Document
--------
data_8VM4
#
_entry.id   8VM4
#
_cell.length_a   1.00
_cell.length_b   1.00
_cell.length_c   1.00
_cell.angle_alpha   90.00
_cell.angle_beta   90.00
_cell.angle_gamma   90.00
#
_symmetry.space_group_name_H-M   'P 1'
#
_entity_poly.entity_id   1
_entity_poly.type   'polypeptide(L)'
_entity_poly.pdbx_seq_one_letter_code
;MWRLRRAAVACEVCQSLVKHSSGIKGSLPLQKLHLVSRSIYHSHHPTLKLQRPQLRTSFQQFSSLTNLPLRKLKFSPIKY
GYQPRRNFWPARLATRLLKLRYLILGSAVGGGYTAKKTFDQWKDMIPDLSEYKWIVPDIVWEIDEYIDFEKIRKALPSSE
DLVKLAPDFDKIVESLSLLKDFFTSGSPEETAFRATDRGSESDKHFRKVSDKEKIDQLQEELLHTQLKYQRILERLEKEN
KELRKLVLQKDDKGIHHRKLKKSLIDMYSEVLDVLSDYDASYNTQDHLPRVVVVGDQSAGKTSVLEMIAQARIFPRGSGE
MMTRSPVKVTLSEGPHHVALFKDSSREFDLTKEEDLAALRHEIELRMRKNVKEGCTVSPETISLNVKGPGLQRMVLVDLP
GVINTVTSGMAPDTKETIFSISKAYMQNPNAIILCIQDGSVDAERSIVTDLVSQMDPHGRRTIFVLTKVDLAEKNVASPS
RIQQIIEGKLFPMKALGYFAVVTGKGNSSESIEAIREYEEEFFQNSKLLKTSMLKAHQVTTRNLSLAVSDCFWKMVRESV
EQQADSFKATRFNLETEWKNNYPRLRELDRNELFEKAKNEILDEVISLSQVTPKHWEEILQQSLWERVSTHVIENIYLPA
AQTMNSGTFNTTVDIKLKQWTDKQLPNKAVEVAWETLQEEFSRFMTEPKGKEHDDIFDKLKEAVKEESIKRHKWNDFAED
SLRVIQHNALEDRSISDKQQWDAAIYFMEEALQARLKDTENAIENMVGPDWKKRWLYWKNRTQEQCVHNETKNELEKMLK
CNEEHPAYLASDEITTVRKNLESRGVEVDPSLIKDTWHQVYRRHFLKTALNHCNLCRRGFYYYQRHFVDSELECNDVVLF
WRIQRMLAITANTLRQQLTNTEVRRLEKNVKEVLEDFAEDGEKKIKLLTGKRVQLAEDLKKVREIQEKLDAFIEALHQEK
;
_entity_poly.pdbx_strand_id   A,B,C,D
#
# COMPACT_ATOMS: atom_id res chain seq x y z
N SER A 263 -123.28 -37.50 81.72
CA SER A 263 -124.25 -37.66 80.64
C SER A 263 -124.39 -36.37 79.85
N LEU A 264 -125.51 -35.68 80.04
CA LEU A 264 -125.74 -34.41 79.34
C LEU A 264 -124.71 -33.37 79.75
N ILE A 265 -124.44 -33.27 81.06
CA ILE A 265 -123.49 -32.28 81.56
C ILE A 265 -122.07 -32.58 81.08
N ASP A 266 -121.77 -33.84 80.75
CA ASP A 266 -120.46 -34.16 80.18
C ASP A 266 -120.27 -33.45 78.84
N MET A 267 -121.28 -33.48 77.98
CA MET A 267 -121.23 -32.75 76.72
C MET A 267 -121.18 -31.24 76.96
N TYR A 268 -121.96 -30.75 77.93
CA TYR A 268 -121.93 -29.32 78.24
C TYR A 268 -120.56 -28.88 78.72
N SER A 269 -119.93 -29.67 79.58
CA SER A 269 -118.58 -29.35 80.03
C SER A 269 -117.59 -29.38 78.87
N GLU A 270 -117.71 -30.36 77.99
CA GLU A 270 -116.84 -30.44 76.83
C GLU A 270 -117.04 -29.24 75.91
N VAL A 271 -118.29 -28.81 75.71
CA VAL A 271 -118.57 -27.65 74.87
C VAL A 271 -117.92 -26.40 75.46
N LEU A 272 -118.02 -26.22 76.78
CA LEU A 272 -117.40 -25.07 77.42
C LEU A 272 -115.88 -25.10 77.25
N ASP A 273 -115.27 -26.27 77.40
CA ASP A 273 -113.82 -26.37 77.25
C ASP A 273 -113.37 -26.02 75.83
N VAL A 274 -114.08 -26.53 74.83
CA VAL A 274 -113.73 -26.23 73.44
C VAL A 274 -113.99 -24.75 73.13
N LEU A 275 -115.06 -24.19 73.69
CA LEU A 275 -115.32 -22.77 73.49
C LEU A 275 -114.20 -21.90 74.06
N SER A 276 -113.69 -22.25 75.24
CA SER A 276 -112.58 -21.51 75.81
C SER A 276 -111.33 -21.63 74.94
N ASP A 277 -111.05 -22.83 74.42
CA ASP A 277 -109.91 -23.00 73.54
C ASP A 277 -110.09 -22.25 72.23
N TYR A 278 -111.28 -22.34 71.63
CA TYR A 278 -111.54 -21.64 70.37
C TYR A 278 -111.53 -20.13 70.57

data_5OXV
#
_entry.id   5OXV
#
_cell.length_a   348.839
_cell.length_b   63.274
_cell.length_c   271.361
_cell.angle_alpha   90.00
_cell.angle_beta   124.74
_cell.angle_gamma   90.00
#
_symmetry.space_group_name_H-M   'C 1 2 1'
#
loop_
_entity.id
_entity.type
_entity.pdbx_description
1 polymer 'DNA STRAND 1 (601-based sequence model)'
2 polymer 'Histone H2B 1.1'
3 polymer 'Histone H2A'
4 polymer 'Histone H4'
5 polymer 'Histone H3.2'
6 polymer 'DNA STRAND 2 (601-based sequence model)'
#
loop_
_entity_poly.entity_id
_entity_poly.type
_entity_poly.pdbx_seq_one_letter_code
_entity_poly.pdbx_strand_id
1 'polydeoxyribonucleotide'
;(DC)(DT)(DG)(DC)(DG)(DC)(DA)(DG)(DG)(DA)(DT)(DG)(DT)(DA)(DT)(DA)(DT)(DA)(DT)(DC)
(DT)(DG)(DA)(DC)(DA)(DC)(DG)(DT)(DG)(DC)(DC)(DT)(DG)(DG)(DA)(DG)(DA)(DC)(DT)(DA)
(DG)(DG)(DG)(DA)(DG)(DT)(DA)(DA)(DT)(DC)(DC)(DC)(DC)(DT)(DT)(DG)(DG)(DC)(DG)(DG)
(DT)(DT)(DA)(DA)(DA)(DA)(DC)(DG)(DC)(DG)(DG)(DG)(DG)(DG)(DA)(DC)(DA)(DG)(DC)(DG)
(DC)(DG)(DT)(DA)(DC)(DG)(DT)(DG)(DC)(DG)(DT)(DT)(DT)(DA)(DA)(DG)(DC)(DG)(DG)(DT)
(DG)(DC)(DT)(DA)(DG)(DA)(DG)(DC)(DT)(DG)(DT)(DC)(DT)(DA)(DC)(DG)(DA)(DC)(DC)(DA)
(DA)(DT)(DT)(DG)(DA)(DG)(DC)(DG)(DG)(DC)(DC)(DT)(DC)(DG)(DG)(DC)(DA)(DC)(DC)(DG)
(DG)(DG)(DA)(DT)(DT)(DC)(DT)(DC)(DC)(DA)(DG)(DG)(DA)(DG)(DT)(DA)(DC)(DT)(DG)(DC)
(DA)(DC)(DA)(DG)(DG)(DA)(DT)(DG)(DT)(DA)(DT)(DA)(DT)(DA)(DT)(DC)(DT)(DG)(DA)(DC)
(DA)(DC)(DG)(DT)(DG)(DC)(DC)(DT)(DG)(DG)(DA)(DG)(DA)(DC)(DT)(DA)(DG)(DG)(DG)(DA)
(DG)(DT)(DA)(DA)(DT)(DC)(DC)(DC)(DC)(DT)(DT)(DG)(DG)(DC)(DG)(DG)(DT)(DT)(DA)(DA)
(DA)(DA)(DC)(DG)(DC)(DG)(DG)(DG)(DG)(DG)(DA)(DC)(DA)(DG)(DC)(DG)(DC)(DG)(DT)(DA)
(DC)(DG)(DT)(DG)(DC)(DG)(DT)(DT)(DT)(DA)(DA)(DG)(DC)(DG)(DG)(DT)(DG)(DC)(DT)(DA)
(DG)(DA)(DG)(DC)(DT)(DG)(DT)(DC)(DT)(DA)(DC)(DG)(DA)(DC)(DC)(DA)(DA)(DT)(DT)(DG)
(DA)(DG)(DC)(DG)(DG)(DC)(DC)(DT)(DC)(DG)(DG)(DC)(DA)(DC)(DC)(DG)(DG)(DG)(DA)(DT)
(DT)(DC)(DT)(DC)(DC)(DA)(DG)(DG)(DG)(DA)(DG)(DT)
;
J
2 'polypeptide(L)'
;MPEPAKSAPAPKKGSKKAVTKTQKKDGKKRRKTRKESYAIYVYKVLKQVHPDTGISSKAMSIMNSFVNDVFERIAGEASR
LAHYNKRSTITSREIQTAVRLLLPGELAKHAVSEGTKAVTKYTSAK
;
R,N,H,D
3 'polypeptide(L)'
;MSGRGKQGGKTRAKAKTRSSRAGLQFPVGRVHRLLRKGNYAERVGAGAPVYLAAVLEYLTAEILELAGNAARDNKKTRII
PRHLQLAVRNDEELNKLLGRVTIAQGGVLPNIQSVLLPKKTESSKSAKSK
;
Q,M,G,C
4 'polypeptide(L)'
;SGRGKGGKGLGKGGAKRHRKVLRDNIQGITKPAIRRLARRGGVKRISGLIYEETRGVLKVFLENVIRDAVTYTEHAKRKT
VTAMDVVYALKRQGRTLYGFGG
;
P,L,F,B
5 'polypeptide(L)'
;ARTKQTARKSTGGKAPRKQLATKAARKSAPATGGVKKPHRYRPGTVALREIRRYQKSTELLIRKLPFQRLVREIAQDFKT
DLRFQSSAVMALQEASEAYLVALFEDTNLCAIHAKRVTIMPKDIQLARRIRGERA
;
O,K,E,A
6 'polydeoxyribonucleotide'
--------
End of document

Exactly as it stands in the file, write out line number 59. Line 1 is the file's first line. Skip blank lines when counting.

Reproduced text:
C VAL A 271 -117.92 -26.40 75.46